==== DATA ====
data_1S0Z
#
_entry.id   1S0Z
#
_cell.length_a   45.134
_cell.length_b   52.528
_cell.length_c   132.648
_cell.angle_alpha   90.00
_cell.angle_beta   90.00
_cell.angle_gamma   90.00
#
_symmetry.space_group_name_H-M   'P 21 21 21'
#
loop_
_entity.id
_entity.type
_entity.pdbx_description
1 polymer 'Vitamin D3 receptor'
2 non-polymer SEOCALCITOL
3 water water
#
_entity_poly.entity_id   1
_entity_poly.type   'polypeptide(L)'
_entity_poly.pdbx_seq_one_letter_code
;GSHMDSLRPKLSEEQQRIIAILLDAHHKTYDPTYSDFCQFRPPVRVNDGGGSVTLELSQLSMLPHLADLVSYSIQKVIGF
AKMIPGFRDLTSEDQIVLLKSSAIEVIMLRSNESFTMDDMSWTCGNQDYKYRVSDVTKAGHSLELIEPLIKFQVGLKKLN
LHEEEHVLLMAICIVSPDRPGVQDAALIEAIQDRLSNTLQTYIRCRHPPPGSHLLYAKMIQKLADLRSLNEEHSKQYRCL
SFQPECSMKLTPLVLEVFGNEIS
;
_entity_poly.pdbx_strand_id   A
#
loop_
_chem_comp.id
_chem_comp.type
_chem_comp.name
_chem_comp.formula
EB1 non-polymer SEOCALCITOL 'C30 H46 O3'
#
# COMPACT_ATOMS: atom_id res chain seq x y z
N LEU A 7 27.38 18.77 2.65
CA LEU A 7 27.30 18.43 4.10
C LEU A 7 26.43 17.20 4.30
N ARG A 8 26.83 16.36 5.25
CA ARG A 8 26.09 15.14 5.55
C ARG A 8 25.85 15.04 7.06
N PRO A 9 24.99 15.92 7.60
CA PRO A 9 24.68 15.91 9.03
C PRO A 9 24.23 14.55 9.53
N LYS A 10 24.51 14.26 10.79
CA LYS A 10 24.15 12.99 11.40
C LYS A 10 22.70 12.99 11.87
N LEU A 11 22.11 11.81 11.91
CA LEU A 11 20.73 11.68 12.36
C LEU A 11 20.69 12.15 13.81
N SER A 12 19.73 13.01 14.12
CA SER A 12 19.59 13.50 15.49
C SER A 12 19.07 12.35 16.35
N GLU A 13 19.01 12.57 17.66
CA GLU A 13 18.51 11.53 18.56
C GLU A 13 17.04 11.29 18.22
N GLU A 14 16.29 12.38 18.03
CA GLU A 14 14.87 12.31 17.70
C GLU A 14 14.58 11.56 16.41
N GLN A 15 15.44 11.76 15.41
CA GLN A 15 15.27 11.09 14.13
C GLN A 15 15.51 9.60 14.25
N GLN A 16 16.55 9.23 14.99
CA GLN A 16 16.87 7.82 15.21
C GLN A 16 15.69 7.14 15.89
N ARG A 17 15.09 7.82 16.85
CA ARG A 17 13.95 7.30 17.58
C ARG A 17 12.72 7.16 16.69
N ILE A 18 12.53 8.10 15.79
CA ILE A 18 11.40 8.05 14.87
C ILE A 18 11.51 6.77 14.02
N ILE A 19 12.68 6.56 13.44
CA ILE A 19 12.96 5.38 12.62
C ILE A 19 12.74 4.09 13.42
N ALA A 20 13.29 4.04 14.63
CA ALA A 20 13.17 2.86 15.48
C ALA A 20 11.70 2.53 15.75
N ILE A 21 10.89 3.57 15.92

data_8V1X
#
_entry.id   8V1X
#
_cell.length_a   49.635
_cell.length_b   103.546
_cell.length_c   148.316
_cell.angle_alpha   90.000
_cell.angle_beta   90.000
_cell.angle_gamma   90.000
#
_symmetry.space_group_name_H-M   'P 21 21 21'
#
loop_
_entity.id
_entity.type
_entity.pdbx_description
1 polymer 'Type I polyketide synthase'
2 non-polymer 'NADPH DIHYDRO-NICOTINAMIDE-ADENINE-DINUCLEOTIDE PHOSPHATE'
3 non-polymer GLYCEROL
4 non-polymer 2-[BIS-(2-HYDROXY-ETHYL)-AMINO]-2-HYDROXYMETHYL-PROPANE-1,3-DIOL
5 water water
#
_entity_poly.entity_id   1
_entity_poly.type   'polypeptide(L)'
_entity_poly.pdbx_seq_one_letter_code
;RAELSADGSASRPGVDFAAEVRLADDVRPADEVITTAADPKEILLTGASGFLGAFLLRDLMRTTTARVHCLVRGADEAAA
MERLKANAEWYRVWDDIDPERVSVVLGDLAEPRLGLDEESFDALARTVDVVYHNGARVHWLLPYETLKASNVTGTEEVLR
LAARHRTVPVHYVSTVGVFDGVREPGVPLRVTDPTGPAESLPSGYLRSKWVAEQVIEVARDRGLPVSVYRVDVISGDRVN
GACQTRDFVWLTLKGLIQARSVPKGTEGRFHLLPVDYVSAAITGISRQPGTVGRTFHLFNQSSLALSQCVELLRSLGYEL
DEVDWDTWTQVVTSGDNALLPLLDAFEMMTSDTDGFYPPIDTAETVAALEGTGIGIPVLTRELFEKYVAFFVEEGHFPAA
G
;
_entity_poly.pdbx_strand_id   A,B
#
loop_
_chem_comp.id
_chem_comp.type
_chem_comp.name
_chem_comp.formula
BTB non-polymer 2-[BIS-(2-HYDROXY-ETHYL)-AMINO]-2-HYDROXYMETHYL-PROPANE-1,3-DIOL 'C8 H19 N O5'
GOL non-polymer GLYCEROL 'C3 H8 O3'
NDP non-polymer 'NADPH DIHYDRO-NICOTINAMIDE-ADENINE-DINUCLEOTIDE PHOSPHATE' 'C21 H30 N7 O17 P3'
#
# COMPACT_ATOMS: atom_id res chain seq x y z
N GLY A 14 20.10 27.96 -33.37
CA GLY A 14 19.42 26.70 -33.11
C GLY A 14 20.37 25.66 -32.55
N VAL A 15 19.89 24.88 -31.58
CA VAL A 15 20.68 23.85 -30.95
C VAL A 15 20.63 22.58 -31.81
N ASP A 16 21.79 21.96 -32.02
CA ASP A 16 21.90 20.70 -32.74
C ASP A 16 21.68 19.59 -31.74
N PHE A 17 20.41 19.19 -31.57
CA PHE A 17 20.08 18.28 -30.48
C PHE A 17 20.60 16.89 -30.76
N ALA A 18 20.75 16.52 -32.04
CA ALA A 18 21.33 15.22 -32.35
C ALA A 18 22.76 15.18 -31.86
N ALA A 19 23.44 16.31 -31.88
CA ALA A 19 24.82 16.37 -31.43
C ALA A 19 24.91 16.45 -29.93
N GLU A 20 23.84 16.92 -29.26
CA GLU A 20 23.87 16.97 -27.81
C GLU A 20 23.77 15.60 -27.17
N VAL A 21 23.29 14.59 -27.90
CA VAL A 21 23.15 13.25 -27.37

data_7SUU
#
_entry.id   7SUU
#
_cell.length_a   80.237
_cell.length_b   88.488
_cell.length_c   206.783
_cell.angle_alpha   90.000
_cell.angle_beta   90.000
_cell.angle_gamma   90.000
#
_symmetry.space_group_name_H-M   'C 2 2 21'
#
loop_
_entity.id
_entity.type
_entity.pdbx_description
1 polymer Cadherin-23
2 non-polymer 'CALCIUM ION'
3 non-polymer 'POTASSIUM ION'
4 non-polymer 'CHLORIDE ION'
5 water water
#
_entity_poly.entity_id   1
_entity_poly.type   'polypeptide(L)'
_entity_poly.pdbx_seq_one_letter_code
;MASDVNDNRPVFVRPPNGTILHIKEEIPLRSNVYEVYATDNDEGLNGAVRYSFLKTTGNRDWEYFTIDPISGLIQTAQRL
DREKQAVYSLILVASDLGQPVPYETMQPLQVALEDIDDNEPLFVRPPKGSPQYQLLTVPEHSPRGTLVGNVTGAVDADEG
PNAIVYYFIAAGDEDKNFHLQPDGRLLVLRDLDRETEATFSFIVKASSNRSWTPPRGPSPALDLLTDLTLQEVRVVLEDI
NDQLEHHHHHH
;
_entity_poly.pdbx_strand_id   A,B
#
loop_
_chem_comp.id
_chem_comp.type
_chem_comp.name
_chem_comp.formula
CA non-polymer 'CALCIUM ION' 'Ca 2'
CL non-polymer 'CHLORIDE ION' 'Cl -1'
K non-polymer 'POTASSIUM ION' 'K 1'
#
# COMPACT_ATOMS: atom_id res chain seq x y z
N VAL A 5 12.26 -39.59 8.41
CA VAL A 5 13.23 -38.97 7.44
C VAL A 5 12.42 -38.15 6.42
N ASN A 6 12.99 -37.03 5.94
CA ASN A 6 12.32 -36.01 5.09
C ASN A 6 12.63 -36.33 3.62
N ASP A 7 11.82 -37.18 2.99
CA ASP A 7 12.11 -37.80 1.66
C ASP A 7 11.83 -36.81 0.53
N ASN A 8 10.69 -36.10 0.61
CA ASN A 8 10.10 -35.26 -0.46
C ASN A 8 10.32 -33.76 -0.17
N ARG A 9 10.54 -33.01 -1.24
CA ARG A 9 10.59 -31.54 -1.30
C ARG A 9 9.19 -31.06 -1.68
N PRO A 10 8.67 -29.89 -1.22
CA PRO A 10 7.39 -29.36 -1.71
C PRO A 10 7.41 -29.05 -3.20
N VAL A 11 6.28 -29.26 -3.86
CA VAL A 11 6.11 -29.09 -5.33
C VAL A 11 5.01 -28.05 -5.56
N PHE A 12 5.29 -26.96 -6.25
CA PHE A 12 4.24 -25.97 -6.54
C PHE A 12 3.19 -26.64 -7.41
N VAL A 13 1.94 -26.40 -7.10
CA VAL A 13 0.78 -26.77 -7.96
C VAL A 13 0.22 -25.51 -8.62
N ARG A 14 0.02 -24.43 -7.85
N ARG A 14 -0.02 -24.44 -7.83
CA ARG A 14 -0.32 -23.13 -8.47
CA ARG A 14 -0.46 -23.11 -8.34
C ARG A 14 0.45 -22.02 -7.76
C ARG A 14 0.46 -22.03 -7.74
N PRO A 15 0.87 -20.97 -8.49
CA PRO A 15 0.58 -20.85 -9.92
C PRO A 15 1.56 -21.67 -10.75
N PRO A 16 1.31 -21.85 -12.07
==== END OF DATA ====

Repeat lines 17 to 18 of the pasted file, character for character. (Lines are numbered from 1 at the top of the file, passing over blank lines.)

_entity.pdbx_description
1 polymer 'Vitamin D3 receptor'